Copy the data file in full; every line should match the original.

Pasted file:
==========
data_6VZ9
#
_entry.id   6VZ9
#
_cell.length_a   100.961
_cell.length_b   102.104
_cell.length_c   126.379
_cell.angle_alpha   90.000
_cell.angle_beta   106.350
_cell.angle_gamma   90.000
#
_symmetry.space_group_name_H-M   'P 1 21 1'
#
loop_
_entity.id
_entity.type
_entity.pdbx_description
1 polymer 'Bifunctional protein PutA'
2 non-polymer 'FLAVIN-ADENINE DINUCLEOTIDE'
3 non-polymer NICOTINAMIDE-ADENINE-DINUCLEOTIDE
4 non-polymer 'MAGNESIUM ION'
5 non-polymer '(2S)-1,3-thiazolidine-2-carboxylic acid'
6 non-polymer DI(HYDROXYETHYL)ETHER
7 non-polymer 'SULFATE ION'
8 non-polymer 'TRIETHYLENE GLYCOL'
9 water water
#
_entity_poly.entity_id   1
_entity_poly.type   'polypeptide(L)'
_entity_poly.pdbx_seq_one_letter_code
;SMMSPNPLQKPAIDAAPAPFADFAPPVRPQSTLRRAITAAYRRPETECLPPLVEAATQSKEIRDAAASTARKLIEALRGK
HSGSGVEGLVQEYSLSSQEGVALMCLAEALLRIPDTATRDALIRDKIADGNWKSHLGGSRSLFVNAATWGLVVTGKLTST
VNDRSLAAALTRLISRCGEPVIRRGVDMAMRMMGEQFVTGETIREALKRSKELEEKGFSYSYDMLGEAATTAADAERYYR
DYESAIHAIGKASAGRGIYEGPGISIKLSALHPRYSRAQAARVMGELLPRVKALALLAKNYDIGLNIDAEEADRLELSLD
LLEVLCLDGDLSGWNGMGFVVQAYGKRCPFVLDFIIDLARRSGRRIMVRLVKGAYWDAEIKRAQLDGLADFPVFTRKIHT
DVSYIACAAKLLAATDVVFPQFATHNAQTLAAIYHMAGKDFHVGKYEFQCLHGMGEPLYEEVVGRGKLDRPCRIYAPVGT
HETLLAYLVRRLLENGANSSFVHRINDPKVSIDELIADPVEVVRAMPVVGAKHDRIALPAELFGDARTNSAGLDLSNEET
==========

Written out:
data_6VZ9
#
_entry.id   6VZ9
#
_cell.length_a   100.961
_cell.length_b   102.104
_cell.length_c   126.379
_cell.angle_alpha   90.000
_cell.angle_beta   106.350
_cell.angle_gamma   90.000
#
_symmetry.space_group_name_H-M   'P 1 21 1'
#
loop_
_entity.id
_entity.type
_entity.pdbx_description
1 polymer 'Bifunctional protein PutA'
2 non-polymer 'FLAVIN-ADENINE DINUCLEOTIDE'
3 non-polymer NICOTINAMIDE-ADENINE-DINUCLEOTIDE
4 non-polymer 'MAGNESIUM ION'
5 non-polymer '(2S)-1,3-thiazolidine-2-carboxylic acid'
6 non-polymer DI(HYDROXYETHYL)ETHER
7 non-polymer 'SULFATE ION'
8 non-polymer 'TRIETHYLENE GLYCOL'
9 water water
#
_entity_poly.entity_id   1
_entity_poly.type   'polypeptide(L)'
_entity_poly.pdbx_seq_one_letter_code
;SMMSPNPLQKPAIDAAPAPFADFAPPVRPQSTLRRAITAAYRRPETECLPPLVEAATQSKEIRDAAASTARKLIEALRGK
HSGSGVEGLVQEYSLSSQEGVALMCLAEALLRIPDTATRDALIRDKIADGNWKSHLGGSRSLFVNAATWGLVVTGKLTST
VNDRSLAAALTRLISRCGEPVIRRGVDMAMRMMGEQFVTGETIREALKRSKELEEKGFSYSYDMLGEAATTAADAERYYR
DYESAIHAIGKASAGRGIYEGPGISIKLSALHPRYSRAQAARVMGELLPRVKALALLAKNYDIGLNIDAEEADRLELSLD
LLEVLCLDGDLSGWNGMGFVVQAYGKRCPFVLDFIIDLARRSGRRIMVRLVKGAYWDAEIKRAQLDGLADFPVFTRKIHT
DVSYIACAAKLLAATDVVFPQFATHNAQTLAAIYHMAGKDFHVGKYEFQCLHGMGEPLYEEVVGRGKLDRPCRIYAPVGT
HETLLAYLVRRLLENGANSSFVHRINDPKVSIDELIADPVEVVRAMPVVGAKHDRIALPAELFGDARTNSAGLDLSNEET